In this Post:
- Tips for increasing nutrient density in foods you source
- Tips for increasing nutrient density in preparation, cooking, and storing
There are two basic “ingredients” if you will, used to arrive at a nutrient-dense meal – 1. The Food and 2. The Preparation & Cooking Process.
Nutrient density is a factor of the carbohydrates, proteins, fats, minerals, & vitamins in food. There are a few of these that are produced by the body, most of them need to come from the food that we eat. Nutrient density in our foods is impacted by the way the food is grown or raised, stored, treated, and prepared. As easy as it may seem to go with the lower price tag, your health could be the cost you end up paying later if you choose “cheaper” foods. So start small and take it slow, each step will be a move in the right direction.
Tips for Increasing Nutrient-density in the Foods You Source
With options from low resources to higher resources needed.
Once your desired nutrient-dense foods are sourced, the next process will be preparation and/or cooking for eating. There are many ways to prepare foods, some that increase the bioavailability of nutrients and others that may not be ideal for certain nutrients and foods.
Tips for Increasing Nutrient-density in Your Food Preparation & Cooking
- Preparing food yourself will go a long way in making foods more affordable.
- Soaking, sprouting, sour-leavening & fermenting foods you can find at your local grocery store or farmers market helps make the nutrients in the foods more bio-available. Fermenting also extends the usable life of some foods.
- Cooking your own food and eating mindfully, chewing each bite slowly helps your body digest your food properly which will also help you absorb the nutrients better.
- Another good way to keep nutrient-dense, whole foods affordable is to minimize waste in your usage of food.
- Buy the whole chicken – use the bones for bone broths and stocks and the organs in pâté or other recipes to get the full benefit of the highly nutritious organ meats. All of those vitamins and minerals your body’s organs need to run properly are kept in and around those organs so they are densely packed with nutrients in animals too.
- Cut down on plastic, Teflon, and aluminum when and where you can.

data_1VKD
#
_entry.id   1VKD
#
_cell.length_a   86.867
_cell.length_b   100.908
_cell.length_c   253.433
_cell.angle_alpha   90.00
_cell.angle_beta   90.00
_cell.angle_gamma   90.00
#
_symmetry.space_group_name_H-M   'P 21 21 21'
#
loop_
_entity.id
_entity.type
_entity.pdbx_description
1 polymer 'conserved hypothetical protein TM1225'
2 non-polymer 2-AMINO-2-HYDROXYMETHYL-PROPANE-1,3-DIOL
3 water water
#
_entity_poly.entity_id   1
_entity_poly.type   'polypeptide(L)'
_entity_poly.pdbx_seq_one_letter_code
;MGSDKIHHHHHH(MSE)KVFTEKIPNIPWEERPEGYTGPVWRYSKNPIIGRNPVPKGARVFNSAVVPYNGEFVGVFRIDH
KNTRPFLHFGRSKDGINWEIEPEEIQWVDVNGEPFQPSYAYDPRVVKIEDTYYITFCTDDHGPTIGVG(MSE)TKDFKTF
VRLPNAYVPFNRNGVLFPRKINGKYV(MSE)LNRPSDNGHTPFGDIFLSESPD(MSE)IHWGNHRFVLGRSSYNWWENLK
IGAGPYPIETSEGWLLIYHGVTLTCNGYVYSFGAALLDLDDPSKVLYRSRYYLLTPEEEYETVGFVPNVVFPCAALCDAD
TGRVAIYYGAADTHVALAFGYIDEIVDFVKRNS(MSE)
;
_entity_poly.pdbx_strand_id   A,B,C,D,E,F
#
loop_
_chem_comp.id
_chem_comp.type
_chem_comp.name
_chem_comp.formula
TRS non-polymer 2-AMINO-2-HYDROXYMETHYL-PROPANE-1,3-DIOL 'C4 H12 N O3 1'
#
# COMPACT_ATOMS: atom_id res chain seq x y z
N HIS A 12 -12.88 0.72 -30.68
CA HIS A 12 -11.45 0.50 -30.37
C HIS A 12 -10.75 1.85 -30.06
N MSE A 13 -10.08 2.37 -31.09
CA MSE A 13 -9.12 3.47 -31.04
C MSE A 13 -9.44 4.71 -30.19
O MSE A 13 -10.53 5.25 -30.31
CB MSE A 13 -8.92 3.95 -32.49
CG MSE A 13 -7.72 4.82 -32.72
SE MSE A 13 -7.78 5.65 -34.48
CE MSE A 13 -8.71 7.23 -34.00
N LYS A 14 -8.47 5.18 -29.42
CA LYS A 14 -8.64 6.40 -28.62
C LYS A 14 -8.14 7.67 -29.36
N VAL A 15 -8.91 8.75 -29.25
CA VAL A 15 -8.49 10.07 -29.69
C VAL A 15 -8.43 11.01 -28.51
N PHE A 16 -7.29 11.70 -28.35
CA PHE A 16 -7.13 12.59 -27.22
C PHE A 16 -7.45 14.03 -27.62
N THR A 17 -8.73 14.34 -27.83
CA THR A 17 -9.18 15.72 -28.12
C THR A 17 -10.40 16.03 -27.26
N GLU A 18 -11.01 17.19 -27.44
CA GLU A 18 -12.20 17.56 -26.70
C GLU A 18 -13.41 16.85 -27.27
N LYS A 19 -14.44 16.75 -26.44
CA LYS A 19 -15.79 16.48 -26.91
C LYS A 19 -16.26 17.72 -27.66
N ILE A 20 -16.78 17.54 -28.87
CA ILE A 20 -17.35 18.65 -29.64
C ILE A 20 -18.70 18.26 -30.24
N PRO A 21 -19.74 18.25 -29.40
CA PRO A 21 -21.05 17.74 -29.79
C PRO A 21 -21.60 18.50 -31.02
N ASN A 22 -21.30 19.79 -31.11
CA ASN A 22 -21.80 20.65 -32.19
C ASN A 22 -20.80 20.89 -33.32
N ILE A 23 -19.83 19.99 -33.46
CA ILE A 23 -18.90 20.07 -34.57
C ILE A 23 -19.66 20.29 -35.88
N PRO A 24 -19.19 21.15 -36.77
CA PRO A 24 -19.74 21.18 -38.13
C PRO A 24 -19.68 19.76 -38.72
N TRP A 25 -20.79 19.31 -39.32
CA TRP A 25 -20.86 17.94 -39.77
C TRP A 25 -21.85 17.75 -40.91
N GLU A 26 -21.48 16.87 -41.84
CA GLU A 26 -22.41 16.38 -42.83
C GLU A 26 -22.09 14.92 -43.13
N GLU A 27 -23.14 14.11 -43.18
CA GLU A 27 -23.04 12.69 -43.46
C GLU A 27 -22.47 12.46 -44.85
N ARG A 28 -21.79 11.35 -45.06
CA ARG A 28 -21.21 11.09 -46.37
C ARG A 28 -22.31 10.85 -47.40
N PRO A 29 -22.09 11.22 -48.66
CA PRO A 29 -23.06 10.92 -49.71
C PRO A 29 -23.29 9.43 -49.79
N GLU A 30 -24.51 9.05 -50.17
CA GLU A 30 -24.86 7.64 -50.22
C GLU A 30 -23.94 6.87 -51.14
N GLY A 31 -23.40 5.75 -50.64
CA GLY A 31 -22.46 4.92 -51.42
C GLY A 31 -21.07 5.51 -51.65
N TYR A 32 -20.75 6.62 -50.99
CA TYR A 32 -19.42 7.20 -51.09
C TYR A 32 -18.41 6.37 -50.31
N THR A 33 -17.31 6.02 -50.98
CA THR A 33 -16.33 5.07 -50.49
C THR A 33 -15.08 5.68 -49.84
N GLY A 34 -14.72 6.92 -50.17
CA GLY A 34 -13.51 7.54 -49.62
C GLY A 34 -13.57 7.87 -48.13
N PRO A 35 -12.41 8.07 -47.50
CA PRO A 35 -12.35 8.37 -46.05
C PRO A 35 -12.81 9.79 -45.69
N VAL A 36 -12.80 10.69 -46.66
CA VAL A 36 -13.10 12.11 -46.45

The utensils and cookware you have are usable until they start to fall apart and shed unwanted materials into your food, that’s when it may be a good idea to look for something new.
- Replace pots, pans, & utensils that are scratched or falling apart with like replacements to keep from contaminating foods
- Choose unbleached parchment paper over aluminum foil
- Wooden spoons and spatulas are a good choice for utensils
- Choose a glass or stainless-steel water bottle
- Choose glass when buying packaged foods, such as condiments and fats/oils
- Choose glass mason jars or food storage containers when packing your leftovers or lunches
- Choose higher-quality cookware that is less likely to leave behind any chemicals or other materials in your food. More expensive, higher quality cookware should last much longer as well, so you won’t have to replace it quite as often.
- A good quality cast iron pan is quite versatile and will last forever if properly cared for
Medeiros, D. & Wildman, R. (2019). Advanced human nutrition. Burlington, MA: Jones & Barlett Learning
Nutritional Therapy Association. (2020). Basics of Nutrition Student Guide [PDF document]. Retrieved from: https://nta.brightspace.com/d2l/le/content/10530/viewContent/108119/View
Nutritional Therapy Association. (2020). Culinary Wellness pt. 1 Student Guide [PDF document]. Retrieved from: https://nta.brightspace.com/d2l/le/content/10530/viewContent/108136/View
Tortora, G., & Derrickson, B. (2019). Introduction to the Human Body (11th ed.). John Wiley & Sons, Inc.